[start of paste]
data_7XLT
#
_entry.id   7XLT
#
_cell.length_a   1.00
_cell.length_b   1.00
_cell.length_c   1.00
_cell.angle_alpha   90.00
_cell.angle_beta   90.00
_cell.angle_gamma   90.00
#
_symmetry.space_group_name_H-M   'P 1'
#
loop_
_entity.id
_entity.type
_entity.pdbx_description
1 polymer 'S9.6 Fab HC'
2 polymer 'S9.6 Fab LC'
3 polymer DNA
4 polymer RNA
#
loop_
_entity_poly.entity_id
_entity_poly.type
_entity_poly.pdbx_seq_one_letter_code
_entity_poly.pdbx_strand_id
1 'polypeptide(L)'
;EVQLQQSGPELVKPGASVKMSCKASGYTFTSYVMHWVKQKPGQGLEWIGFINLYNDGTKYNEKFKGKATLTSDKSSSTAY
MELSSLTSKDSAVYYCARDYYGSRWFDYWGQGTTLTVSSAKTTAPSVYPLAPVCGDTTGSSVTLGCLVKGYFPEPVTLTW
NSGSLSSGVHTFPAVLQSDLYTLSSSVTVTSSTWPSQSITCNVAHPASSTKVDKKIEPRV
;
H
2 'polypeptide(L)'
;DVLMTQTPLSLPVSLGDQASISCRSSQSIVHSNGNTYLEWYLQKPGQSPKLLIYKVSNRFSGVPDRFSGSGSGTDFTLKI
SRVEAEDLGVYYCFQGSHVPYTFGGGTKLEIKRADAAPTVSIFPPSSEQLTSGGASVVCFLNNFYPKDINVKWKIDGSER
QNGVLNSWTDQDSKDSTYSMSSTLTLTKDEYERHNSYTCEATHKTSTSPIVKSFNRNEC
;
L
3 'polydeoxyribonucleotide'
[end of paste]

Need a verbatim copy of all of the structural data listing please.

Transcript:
data_7XLT
#
_entry.id   7XLT
#
_cell.length_a   1.00
_cell.length_b   1.00
_cell.length_c   1.00
_cell.angle_alpha   90.00
_cell.angle_beta   90.00
_cell.angle_gamma   90.00
#
_symmetry.space_group_name_H-M   'P 1'
#
loop_
_entity.id
_entity.type
_entity.pdbx_description
1 polymer 'S9.6 Fab HC'
2 polymer 'S9.6 Fab LC'
3 polymer DNA
4 polymer RNA
#
loop_
_entity_poly.entity_id
_entity_poly.type
_entity_poly.pdbx_seq_one_letter_code
_entity_poly.pdbx_strand_id
1 'polypeptide(L)'
;EVQLQQSGPELVKPGASVKMSCKASGYTFTSYVMHWVKQKPGQGLEWIGFINLYNDGTKYNEKFKGKATLTSDKSSSTAY
MELSSLTSKDSAVYYCARDYYGSRWFDYWGQGTTLTVSSAKTTAPSVYPLAPVCGDTTGSSVTLGCLVKGYFPEPVTLTW
NSGSLSSGVHTFPAVLQSDLYTLSSSVTVTSSTWPSQSITCNVAHPASSTKVDKKIEPRV
;
H
2 'polypeptide(L)'
;DVLMTQTPLSLPVSLGDQASISCRSSQSIVHSNGNTYLEWYLQKPGQSPKLLIYKVSNRFSGVPDRFSGSGSGTDFTLKI
SRVEAEDLGVYYCFQGSHVPYTFGGGTKLEIKRADAAPTVSIFPPSSEQLTSGGASVVCFLNNFYPKDINVKWKIDGSER
QNGVLNSWTDQDSKDSTYSMSSTLTLTKDEYERHNSYTCEATHKTSTSPIVKSFNRNEC
;
L
3 'polydeoxyribonucleotide'